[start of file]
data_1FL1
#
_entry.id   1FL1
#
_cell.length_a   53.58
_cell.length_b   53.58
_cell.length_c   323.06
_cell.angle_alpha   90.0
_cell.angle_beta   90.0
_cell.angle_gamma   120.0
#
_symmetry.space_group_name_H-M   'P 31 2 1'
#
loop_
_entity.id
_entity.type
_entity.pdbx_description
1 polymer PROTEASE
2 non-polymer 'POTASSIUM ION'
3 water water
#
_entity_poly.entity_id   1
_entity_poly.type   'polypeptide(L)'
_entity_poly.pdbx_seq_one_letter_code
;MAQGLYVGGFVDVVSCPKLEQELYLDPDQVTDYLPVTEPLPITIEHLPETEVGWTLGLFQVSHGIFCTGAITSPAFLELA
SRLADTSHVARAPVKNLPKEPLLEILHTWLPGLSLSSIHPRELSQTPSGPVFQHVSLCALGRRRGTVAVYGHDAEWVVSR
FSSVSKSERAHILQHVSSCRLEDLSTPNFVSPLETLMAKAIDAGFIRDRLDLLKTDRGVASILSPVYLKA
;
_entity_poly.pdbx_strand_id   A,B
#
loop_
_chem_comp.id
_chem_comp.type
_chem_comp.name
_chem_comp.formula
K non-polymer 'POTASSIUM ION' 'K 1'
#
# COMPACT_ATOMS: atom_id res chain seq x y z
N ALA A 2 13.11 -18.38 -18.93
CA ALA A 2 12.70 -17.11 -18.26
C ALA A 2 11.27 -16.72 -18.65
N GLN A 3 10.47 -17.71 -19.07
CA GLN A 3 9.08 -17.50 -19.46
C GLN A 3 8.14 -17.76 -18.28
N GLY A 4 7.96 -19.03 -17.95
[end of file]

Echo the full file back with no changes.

data_1FL1
#
_entry.id   1FL1
#
_cell.length_a   53.58
_cell.length_b   53.58
_cell.length_c   323.06
_cell.angle_alpha   90.0
_cell.angle_beta   90.0
_cell.angle_gamma   120.0
#
_symmetry.space_group_name_H-M   'P 31 2 1'
#
loop_
_entity.id
_entity.type
_entity.pdbx_description
1 polymer PROTEASE
2 non-polymer 'POTASSIUM ION'
3 water water
#
_entity_poly.entity_id   1
_entity_poly.type   'polypeptide(L)'
_entity_poly.pdbx_seq_one_letter_code
;MAQGLYVGGFVDVVSCPKLEQELYLDPDQVTDYLPVTEPLPITIEHLPETEVGWTLGLFQVSHGIFCTGAITSPAFLELA
SRLADTSHVARAPVKNLPKEPLLEILHTWLPGLSLSSIHPRELSQTPSGPVFQHVSLCALGRRRGTVAVYGHDAEWVVSR
FSSVSKSERAHILQHVSSCRLEDLSTPNFVSPLETLMAKAIDAGFIRDRLDLLKTDRGVASILSPVYLKA
;
_entity_poly.pdbx_strand_id   A,B
#
loop_
_chem_comp.id
_chem_comp.type
_chem_comp.name
_chem_comp.formula
K non-polymer 'POTASSIUM ION' 'K 1'
#
# COMPACT_ATOMS: atom_id res chain seq x y z
N ALA A 2 13.11 -18.38 -18.93
CA ALA A 2 12.70 -17.11 -18.26
C ALA A 2 11.27 -16.72 -18.65
N GLN A 3 10.47 -17.71 -19.07
CA GLN A 3 9.08 -17.50 -19.46
C GLN A 3 8.14 -17.76 -18.28
N GLY A 4 7.96 -19.03 -17.95